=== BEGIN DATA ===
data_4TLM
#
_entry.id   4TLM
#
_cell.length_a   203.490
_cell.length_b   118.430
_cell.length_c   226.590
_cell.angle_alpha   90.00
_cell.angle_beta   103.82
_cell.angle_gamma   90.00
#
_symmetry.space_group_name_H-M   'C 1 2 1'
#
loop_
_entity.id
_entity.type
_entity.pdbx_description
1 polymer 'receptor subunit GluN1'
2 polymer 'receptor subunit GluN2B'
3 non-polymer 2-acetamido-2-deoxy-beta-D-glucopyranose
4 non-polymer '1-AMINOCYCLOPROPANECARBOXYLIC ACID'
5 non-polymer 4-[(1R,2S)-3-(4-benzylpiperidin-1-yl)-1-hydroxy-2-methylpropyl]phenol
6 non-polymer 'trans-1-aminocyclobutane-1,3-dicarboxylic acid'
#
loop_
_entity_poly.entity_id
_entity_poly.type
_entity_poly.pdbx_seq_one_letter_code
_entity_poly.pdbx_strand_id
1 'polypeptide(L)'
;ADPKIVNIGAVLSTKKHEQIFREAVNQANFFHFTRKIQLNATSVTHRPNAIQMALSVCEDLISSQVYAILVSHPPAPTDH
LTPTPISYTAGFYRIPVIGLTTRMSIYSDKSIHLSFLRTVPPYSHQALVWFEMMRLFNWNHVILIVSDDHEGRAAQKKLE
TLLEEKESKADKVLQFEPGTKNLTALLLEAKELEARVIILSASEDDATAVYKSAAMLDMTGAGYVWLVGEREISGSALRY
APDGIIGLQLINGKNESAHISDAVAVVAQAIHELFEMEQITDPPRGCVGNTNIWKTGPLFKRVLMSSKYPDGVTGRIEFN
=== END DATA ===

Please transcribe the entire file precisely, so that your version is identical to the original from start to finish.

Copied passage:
data_4TLM
#
_entry.id   4TLM
#
_cell.length_a   203.490
_cell.length_b   118.430
_cell.length_c   226.590
_cell.angle_alpha   90.00
_cell.angle_beta   103.82
_cell.angle_gamma   90.00
#
_symmetry.space_group_name_H-M   'C 1 2 1'
#
loop_
_entity.id
_entity.type
_entity.pdbx_description
1 polymer 'receptor subunit GluN1'
2 polymer 'receptor subunit GluN2B'
3 non-polymer 2-acetamido-2-deoxy-beta-D-glucopyranose
4 non-polymer '1-AMINOCYCLOPROPANECARBOXYLIC ACID'
5 non-polymer 4-[(1R,2S)-3-(4-benzylpiperidin-1-yl)-1-hydroxy-2-methylpropyl]phenol
6 non-polymer 'trans-1-aminocyclobutane-1,3-dicarboxylic acid'
#
loop_
_entity_poly.entity_id
_entity_poly.type
_entity_poly.pdbx_seq_one_letter_code
_entity_poly.pdbx_strand_id
1 'polypeptide(L)'
;ADPKIVNIGAVLSTKKHEQIFREAVNQANFFHFTRKIQLNATSVTHRPNAIQMALSVCEDLISSQVYAILVSHPPAPTDH
LTPTPISYTAGFYRIPVIGLTTRMSIYSDKSIHLSFLRTVPPYSHQALVWFEMMRLFNWNHVILIVSDDHEGRAAQKKLE
TLLEEKESKADKVLQFEPGTKNLTALLLEAKELEARVIILSASEDDATAVYKSAAMLDMTGAGYVWLVGEREISGSALRY
APDGIIGLQLINGKNESAHISDAVAVVAQAIHELFEMEQITDPPRGCVGNTNIWKTGPLFKRVLMSSKYPDGVTGRIEFN